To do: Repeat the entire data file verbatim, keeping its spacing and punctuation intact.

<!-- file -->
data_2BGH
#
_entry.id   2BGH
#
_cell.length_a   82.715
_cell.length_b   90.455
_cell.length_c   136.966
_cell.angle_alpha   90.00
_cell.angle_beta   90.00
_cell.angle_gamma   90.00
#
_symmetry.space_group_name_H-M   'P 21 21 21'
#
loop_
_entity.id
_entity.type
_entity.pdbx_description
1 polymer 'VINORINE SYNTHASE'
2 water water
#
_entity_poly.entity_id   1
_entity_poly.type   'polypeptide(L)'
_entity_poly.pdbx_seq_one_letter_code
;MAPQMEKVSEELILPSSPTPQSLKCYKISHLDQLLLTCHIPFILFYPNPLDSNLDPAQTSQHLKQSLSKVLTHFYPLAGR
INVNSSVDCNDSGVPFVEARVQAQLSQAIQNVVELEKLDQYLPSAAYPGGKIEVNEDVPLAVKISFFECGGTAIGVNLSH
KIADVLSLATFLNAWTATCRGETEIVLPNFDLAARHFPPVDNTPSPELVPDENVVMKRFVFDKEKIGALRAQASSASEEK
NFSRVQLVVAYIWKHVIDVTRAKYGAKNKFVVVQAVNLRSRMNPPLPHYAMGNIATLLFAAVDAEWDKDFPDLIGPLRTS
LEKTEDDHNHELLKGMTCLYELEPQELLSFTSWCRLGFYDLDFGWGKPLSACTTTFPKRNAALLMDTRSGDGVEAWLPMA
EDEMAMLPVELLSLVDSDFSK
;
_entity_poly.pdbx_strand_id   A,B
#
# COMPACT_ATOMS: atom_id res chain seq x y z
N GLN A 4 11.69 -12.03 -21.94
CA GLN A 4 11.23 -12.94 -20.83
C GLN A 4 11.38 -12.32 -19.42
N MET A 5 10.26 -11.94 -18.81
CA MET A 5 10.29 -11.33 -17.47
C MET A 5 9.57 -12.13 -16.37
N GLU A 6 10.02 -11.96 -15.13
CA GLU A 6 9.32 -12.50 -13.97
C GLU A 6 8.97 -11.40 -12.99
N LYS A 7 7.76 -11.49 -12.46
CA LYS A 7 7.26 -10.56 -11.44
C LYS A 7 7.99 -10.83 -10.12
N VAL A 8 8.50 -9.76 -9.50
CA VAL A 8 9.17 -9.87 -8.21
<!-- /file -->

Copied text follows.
data_2BGH
#
_entry.id   2BGH
#
_cell.length_a   82.715
_cell.length_b   90.455
_cell.length_c   136.966
_cell.angle_alpha   90.00
_cell.angle_beta   90.00
_cell.angle_gamma   90.00
#
_symmetry.space_group_name_H-M   'P 21 21 21'
#
loop_
_entity.id
_entity.type
_entity.pdbx_description
1 polymer 'VINORINE SYNTHASE'
2 water water
#
_entity_poly.entity_id   1
_entity_poly.type   'polypeptide(L)'
_entity_poly.pdbx_seq_one_letter_code
;MAPQMEKVSEELILPSSPTPQSLKCYKISHLDQLLLTCHIPFILFYPNPLDSNLDPAQTSQHLKQSLSKVLTHFYPLAGR
INVNSSVDCNDSGVPFVEARVQAQLSQAIQNVVELEKLDQYLPSAAYPGGKIEVNEDVPLAVKISFFECGGTAIGVNLSH
KIADVLSLATFLNAWTATCRGETEIVLPNFDLAARHFPPVDNTPSPELVPDENVVMKRFVFDKEKIGALRAQASSASEEK
NFSRVQLVVAYIWKHVIDVTRAKYGAKNKFVVVQAVNLRSRMNPPLPHYAMGNIATLLFAAVDAEWDKDFPDLIGPLRTS
LEKTEDDHNHELLKGMTCLYELEPQELLSFTSWCRLGFYDLDFGWGKPLSACTTTFPKRNAALLMDTRSGDGVEAWLPMA
EDEMAMLPVELLSLVDSDFSK
;
_entity_poly.pdbx_strand_id   A,B
#
# COMPACT_ATOMS: atom_id res chain seq x y z
N GLN A 4 11.69 -12.03 -21.94
CA GLN A 4 11.23 -12.94 -20.83
C GLN A 4 11.38 -12.32 -19.42
N MET A 5 10.26 -11.94 -18.81
CA MET A 5 10.29 -11.33 -17.47
C MET A 5 9.57 -12.13 -16.37
N GLU A 6 10.02 -11.96 -15.13
CA GLU A 6 9.32 -12.50 -13.97
C GLU A 6 8.97 -11.40 -12.99
N LYS A 7 7.76 -11.49 -12.46
CA LYS A 7 7.26 -10.56 -11.44
C LYS A 7 7.99 -10.83 -10.12
N VAL A 8 8.50 -9.76 -9.50
CA VAL A 8 9.17 -9.87 -8.21